Starches (complex carbohydrates) are particularly affected by this process, as the successful action upon starch by the "friendlies" depends upon the presence of an enzyme complex called Ptyalin. In the absence of Ptyalin, ONLY the unfriendlies can work on the starch, producing alcohol and ethanol rather than fuels for the body. Ptyalin production in the mouth is inhibited by the presence of sugars (simple carbohydrates) or acids (vinegar, etc.). This is because acids and sugars have there own agenda in digestion and are rarely found together in our natural foods.
Also, taste triggers the release of the appropriate juices in their various locations throughout the intestines, so the entire system is instantly prepared for what it initially experiences.
Ex: A vegetable that tastes like a spice will confuse it the entire system.
Note: Once past the throat, the pulped and ensalivated mixture is known as Chyme.
Stomach = Protein
Highly acidic (up to 1pH), and very hot. Only very specialised microbes can remain here, and nearly none do. It is a great misunderstanding to say "stomach bug", as there is nearly no bacterial action here, almost all life is destroyed in environments as acidic as this. Even to say that nutrition is gained here is misleading. There is virtually no absorption of anything through the stomach walls.
The Stomach is the first stop in the food's journey, because its job is to start the breakdown of those elements that are the most troublesome and expensive to the system; proteins. Built of chains of Amino Acids, specific to the cells that built them, Proteins must be broken down in order to be rebuilt in the liver, into sequences appropriate to our cells. NO proteins that we eat are used as they are - all are broken into their component Amino Acids.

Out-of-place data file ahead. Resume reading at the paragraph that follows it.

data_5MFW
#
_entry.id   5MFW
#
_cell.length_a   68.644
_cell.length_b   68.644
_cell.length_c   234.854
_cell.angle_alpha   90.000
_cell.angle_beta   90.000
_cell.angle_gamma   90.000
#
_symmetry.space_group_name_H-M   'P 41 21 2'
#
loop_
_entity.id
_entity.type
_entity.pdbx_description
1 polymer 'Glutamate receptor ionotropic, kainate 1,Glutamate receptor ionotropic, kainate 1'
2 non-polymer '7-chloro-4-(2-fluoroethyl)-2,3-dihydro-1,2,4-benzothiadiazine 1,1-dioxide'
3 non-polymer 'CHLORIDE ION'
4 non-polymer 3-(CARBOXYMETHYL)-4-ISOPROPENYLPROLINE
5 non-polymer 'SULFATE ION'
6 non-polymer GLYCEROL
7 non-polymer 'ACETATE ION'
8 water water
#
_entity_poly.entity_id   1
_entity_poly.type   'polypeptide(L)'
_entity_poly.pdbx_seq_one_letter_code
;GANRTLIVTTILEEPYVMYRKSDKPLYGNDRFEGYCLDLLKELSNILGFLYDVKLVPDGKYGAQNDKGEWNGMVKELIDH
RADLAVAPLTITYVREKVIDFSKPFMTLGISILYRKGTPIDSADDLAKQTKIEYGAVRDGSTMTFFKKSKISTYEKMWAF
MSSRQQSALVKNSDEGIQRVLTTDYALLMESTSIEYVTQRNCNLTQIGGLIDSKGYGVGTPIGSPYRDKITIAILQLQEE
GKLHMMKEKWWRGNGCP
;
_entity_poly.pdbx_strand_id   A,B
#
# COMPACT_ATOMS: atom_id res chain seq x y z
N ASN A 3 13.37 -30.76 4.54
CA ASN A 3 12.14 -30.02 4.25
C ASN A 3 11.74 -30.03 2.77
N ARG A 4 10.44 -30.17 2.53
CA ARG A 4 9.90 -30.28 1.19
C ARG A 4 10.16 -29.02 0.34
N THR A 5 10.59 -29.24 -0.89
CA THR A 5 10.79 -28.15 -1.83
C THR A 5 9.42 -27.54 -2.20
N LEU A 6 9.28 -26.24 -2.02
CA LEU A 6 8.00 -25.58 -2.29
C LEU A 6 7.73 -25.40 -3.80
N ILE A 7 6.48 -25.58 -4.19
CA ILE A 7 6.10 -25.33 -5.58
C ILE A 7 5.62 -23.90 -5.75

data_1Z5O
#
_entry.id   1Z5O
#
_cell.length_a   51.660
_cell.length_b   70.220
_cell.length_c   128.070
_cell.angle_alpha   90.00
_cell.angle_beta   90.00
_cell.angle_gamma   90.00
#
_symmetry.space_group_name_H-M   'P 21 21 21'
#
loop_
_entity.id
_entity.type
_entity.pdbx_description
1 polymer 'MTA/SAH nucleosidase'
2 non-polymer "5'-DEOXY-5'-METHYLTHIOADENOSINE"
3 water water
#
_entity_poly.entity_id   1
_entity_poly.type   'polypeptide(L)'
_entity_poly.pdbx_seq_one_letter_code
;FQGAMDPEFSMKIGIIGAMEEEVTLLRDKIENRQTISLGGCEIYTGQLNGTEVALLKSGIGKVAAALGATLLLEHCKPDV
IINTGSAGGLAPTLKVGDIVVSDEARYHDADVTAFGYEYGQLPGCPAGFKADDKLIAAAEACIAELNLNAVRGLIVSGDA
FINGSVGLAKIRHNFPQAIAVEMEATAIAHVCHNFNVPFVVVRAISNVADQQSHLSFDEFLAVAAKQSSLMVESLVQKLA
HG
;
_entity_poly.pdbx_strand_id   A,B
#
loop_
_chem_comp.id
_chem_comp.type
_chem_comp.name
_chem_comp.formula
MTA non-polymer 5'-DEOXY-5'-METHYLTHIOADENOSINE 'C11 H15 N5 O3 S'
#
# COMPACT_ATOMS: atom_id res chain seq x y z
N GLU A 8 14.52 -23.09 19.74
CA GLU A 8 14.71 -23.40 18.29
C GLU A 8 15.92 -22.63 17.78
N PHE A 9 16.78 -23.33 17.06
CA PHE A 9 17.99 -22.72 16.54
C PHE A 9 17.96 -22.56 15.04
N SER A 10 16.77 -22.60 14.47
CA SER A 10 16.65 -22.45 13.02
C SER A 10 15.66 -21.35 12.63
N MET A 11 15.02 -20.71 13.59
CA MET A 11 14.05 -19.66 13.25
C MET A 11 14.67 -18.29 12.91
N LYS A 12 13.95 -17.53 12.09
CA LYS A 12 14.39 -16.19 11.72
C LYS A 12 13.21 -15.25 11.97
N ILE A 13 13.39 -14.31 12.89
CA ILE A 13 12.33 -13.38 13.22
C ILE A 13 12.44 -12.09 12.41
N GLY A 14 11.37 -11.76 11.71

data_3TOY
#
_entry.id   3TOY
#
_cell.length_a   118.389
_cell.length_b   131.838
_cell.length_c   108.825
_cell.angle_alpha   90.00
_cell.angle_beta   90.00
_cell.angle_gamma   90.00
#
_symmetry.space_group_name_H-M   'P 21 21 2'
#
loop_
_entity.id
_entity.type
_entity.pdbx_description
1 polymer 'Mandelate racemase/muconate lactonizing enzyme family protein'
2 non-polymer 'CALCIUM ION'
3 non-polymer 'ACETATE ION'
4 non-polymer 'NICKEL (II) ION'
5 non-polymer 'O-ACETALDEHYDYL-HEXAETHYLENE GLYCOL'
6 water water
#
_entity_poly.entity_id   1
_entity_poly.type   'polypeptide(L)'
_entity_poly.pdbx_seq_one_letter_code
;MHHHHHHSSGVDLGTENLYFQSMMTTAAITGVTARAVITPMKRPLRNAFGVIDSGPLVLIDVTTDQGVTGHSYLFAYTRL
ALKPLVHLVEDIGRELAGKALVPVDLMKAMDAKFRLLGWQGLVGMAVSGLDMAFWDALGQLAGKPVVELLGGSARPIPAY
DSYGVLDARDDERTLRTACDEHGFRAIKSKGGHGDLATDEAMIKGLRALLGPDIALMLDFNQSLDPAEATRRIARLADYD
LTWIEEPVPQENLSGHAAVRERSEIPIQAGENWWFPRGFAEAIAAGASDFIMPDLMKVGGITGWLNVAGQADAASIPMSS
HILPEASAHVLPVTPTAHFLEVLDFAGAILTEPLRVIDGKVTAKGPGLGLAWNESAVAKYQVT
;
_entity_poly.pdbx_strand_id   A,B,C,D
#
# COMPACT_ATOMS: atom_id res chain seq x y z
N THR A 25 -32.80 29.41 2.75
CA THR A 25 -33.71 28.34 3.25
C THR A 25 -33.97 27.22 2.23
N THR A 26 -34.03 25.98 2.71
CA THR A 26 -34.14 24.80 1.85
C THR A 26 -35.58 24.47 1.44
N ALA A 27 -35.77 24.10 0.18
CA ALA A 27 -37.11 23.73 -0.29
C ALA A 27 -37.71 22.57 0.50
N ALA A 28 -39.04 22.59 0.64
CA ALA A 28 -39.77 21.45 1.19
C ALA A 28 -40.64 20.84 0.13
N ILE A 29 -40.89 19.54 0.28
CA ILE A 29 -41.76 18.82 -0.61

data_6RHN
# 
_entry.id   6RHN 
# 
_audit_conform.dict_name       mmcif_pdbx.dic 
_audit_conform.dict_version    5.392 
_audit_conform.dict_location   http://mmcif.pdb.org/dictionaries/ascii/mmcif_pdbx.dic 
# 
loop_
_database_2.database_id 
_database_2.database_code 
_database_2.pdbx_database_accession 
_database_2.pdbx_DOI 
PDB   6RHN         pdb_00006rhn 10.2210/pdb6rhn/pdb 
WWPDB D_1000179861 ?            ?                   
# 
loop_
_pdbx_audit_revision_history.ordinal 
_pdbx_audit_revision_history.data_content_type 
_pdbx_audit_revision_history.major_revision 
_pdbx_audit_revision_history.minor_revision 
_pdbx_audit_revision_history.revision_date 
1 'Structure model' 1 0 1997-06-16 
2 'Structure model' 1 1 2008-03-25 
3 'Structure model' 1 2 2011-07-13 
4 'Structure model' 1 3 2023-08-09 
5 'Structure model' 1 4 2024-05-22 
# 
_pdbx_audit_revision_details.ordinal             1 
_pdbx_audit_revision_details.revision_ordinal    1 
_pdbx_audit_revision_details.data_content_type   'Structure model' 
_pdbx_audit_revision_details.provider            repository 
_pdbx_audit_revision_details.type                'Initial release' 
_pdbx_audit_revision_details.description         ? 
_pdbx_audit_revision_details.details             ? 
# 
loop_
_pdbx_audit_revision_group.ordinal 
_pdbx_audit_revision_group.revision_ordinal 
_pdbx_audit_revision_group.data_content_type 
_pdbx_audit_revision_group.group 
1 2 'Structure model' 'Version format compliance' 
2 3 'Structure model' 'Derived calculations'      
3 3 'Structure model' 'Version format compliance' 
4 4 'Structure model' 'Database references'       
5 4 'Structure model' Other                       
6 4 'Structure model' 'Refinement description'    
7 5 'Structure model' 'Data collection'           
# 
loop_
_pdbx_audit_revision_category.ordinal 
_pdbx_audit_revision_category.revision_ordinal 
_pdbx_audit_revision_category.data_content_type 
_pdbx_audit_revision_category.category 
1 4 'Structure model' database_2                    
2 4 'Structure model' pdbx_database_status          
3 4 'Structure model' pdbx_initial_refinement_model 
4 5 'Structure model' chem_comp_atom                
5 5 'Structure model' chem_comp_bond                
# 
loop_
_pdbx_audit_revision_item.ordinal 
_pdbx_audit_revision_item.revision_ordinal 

Incidentally, every cell in existence contains proteins that can be broken down in this way. No one to date has ever suffered from a 'lack of protein'. To prove it, ask your Doctor or nutritionalist what the medical term is for this... There isn't one !
Of all usable substances, proteins take the longest, and are the hardest to digest. They leave the most mess behind them, and cost the most in terms of water and energy. The entire Stomach exists simply to initiate this breakdown, so that our friendly bacteria in the intestines can take the amino acids they need, and leave us what we need.
In the stomach, there is no action upon the other elements essential to life. Food will remain here for anything from 10 minutes to three hours, depending upon its protein content. All the protein not acted upon in this stage will go on to putrefy in the bowel over the next few hours, so food must not be hurried through this stage by overeating.
Liver = Fats
Fats (oils) are generally water repellant, and insoluble. For the body to utilise them it must first make them water-soluble. This is done by an interesting chemical phenomena called emulsification movement is one of the attributes of bile.
Secreted from the liver and held in the gall bladder until it is needed, the orange-coloured bile enters the system just after the stomach. If it is not called for (no fats present in this meal), then the Gall Bladder remains relaxed and the more concentrated emulsifying aspects of Bile remain there to concentrate further, so that when they are called upon, they will do they job most efficiently.
As the food passes from the stomach to the small intestines, it must be changed from VERY acidic ( >1 pH ) to VERY alkaline ( <14 pH ). This is another aspect of Bile, and another reason why it is called into the tract with such frequency.
Bile also carries with it much of the debris that is cleaned from the blood by the liver. The multitude of dead cells and immune debris leave the body via this route. Dead red blood cells give Bile it's colour, and make faecal matter brown, to the degree of its use.
Upper Small Intestine = Sugars
In this very alkaline place, much bacterial action goes on, friendly and unfriendly. Many starches are broken down into sugars (as long as the food had significant amounts of Ptyalin chewed into it) and are absorbed into the intestinal walls (along with the sugars eaten as sugars), to be carried to the liver for storage and distribution (after being converted to Glucose - the only sugar the body can utilize).